Understanding Yarn Sizes
Have you ever wondered what the different weaving yarn size numbers mean? Itís actually a pretty smart system and once you understand it, choosing the right yarn for a particular project is much easier! There are two numbers: one for the size of a single strand and the other for the number of plys (or strands twisted together).
The size (called the yarnís count) is determined by how many yards have been spun out of a pound of fiber. The thickest single-spun strand of each fiber is given a size of 1, with all other sizes being a multiple of that. For example, an 8/2 cotton yarn is 2 strands of size-8 cotton singles plied together. The larger the yarnís count, the finer the yarn has been spun. Imagine a pound of fiber that has been spun twice as fine as a size 1 strand of yarn: it will be half the thickness and twice as long.
So far so good! Now for the complications...
Every fiber weighs differently, so the count numbers donít correlate between different types of yarn (darn!). That means an 8/2 wool is a VERY different size than an 8/2 cotton. Following is a chart for the (a) standard number of yards per pound in a size-1 strand:
Cotton, Rayon: 840
Linen, Hemp: 300
Woolen spun wool: 256
Worsted spun wool: 560
You can use this chart and the yarnís count to determine the number of yards per pound of any particular yarn. You simply multiply this Ďmagic numberí by the yarnís actual count number to get the number of yards per pound. For example, a pound of size-1 cotton would give you 840 yards of yarn (840 x 1); and a pound of 8/1 cotton would be 6,720 yards of yarn (840 x 8). What about plys, you ask? Easy! Simply multiply by the count, then divide by the number of plys. That means one pound of 8/2 cotton would have half as many yards as a pound of 8/1 cotton.
The same process works for all other fibers, you just have to substitute the correct number for the type of fiber that the yarn is made of. Which brings up the next complication... Fiber mixes. What if you have a yarn that is part cotton and part linen? (or any other mix) Unfortunately, the correct number to use will differ by manufacturer. Some will use the count number for one of the fibers in the mix, others will use a new count number that falls somewhere between the two fibers. It is helpful to ask (or look at the yarn in person) if you are unsure of the actual size of a mixed yarn. The Swedish cottolin (cotton-linen blend) that we carry from Bockens is labeled 22/2, but it is actually very close in size to an 8/2 cotton and can be substituted for it in any draft.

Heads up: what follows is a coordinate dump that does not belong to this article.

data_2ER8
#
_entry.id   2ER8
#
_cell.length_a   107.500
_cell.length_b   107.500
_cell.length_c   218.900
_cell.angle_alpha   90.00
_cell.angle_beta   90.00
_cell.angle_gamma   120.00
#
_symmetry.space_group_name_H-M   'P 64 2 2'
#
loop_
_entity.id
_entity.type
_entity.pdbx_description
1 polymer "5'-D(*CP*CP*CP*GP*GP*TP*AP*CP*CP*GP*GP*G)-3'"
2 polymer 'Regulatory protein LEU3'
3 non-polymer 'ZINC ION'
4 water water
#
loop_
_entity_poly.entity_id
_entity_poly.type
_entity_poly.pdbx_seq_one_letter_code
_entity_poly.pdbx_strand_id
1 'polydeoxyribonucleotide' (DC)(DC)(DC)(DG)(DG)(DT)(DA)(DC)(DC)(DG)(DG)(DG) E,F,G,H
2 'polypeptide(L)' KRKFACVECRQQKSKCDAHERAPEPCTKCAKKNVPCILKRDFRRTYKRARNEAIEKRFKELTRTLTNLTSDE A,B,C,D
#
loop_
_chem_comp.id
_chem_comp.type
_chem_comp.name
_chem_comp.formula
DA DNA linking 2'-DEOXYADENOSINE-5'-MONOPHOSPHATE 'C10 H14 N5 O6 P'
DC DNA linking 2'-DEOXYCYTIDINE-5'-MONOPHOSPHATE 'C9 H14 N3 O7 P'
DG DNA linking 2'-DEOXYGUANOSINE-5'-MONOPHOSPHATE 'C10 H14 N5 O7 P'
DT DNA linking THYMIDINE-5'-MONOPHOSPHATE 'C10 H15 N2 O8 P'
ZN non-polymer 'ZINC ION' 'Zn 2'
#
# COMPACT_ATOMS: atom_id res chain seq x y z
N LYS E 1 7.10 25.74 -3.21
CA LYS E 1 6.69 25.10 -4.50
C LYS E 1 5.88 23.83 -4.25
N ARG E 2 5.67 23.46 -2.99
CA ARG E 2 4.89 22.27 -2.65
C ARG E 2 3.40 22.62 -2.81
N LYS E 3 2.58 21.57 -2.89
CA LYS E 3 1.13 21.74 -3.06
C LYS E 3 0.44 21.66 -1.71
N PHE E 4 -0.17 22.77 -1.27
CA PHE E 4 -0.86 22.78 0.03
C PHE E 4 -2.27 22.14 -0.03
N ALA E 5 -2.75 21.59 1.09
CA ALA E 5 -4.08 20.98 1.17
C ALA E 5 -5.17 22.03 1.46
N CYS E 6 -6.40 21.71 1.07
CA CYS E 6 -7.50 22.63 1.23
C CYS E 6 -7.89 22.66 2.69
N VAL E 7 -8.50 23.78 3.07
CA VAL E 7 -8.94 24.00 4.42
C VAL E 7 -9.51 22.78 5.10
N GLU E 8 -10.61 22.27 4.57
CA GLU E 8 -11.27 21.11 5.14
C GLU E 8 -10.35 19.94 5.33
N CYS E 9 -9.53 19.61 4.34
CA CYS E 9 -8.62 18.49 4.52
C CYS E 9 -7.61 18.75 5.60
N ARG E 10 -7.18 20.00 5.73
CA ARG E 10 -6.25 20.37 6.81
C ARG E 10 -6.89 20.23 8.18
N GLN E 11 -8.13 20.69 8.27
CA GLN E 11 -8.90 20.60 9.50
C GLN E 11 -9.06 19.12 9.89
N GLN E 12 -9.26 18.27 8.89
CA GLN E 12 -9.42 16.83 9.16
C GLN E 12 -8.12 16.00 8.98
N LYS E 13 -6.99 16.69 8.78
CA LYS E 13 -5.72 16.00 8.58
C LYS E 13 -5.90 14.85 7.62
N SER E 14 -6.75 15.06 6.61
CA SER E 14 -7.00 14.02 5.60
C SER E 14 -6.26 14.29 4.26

Next complication! Some countries will swap the count and the ply order, or just swap it for some types of fiber (in the US we tend to swap the order on wool yarns). In Canada, an 8/2 cotton would be called 2/8 instead. Pay attention to the context and the correct meaning is usually clear (an 8-ply, size-2 yarn would be rope, and not good for dishtowels).
Finally, it helps to remember that the count method is determined by the number of yards in a pound rather than the actual thickness of a yarn. Looking at sett charts for deciding your ends per inch is a great place to start but the actual thickness of a yarn differs by manufacturer and you might want to adjust your sett accordingly. This is most apparent in wool yarns where it is possible to get a very light and lofty yarn or a very hard and tightly spun yarn with very different thicknesses but with the same count number.